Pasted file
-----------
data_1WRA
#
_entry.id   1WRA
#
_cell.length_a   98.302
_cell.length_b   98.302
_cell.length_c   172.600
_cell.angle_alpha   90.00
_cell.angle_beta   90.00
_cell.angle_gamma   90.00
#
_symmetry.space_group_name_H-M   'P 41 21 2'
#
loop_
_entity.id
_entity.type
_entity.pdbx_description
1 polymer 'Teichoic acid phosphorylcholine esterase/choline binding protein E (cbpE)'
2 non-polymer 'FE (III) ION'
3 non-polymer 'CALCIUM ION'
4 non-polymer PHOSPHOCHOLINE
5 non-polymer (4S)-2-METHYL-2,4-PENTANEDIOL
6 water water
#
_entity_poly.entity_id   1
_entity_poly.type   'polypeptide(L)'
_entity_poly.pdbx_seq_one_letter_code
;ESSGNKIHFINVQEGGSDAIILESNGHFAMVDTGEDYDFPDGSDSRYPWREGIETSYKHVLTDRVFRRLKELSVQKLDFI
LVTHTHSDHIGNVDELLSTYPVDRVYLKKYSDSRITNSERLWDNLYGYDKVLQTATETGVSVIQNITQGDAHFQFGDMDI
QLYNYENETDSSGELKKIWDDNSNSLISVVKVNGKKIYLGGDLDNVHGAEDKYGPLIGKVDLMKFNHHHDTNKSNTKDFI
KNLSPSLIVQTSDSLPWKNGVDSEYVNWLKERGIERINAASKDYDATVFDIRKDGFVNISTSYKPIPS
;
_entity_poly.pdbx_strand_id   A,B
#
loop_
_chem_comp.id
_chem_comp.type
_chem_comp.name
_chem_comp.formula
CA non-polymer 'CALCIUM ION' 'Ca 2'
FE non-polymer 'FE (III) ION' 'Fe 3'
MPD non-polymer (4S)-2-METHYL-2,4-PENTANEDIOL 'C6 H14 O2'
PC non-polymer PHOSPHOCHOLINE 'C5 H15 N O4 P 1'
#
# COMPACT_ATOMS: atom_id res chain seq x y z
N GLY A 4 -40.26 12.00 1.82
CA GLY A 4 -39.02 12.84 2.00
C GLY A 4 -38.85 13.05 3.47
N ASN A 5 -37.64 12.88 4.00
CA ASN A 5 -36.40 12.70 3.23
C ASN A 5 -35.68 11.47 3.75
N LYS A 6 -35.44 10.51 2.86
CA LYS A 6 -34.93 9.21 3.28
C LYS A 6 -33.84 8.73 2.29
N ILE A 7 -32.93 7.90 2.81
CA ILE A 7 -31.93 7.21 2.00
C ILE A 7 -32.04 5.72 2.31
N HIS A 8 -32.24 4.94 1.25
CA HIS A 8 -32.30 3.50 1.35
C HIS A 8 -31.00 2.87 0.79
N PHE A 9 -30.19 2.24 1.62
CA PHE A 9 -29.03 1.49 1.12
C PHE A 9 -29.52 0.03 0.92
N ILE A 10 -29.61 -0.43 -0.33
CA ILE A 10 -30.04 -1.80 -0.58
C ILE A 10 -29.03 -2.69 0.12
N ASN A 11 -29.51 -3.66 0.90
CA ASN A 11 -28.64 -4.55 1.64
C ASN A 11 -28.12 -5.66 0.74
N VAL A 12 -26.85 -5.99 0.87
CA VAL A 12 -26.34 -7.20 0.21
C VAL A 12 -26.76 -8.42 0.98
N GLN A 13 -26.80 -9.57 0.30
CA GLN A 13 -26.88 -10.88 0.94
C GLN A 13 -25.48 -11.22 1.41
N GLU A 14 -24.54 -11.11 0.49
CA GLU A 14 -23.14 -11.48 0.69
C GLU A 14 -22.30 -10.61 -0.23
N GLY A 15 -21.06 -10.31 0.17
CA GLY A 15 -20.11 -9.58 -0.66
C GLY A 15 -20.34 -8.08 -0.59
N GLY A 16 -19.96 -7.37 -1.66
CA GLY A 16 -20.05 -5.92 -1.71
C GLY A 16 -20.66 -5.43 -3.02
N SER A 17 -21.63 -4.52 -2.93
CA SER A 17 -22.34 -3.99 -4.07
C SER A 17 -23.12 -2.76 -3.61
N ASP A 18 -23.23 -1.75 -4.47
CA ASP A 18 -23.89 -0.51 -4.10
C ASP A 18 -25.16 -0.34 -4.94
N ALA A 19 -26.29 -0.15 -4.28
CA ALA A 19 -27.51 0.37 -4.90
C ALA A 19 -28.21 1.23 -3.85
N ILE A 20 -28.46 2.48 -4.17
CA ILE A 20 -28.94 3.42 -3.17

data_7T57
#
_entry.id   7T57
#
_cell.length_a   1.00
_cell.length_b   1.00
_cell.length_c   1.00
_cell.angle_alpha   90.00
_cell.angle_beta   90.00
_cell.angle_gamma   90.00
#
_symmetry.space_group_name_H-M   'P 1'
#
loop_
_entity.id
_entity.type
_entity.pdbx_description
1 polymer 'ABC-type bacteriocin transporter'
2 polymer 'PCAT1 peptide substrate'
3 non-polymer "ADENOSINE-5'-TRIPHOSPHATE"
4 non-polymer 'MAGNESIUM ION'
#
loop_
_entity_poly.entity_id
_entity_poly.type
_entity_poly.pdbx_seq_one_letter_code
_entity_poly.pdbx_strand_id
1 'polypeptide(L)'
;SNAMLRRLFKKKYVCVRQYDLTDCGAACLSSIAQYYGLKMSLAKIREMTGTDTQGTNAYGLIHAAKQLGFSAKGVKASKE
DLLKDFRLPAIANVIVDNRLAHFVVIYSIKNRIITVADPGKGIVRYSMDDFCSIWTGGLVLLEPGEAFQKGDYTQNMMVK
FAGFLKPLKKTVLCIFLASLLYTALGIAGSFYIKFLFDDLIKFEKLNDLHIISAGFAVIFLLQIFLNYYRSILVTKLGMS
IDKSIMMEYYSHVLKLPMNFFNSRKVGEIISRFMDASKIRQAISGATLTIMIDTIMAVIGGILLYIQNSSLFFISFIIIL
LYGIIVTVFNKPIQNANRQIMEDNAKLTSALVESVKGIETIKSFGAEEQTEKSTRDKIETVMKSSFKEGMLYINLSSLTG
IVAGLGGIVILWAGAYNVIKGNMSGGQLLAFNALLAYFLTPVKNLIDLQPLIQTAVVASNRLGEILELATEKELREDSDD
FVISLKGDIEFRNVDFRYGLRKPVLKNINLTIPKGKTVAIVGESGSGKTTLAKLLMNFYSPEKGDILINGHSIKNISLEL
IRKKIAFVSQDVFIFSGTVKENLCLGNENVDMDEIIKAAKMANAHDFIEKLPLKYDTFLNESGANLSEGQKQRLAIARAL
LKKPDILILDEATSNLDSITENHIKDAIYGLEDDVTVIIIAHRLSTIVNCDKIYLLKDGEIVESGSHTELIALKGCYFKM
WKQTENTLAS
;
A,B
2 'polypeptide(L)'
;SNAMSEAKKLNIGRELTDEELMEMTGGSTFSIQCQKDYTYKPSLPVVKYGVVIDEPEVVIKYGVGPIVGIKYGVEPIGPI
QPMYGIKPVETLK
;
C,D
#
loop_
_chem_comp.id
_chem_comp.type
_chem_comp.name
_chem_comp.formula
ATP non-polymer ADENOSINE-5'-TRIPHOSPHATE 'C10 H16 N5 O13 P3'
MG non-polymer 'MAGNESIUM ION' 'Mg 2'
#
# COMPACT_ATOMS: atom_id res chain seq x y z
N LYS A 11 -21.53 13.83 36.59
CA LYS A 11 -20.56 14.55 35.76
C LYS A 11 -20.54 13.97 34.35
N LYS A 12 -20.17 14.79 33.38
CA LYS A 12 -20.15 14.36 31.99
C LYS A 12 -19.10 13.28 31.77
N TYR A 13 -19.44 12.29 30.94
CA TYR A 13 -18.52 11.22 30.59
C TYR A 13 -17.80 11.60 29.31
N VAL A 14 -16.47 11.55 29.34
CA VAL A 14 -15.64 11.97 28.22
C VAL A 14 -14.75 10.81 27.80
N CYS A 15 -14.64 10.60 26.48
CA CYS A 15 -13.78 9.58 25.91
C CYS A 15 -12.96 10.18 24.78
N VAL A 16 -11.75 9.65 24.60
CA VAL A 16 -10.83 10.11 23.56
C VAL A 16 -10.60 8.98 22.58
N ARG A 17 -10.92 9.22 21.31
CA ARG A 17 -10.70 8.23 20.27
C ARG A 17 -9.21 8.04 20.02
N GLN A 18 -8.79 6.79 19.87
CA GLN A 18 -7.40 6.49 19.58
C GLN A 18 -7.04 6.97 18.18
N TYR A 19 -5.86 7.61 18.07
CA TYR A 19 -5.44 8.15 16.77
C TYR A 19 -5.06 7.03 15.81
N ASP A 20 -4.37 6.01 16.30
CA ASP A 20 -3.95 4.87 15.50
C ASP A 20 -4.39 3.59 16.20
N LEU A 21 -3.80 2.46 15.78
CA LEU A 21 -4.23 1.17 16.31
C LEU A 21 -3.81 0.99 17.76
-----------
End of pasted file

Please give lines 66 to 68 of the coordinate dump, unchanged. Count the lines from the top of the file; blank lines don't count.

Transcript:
C ILE A 10 -29.03 -2.69 0.12
N ASN A 11 -29.51 -3.66 0.90
CA ASN A 11 -28.64 -4.55 1.64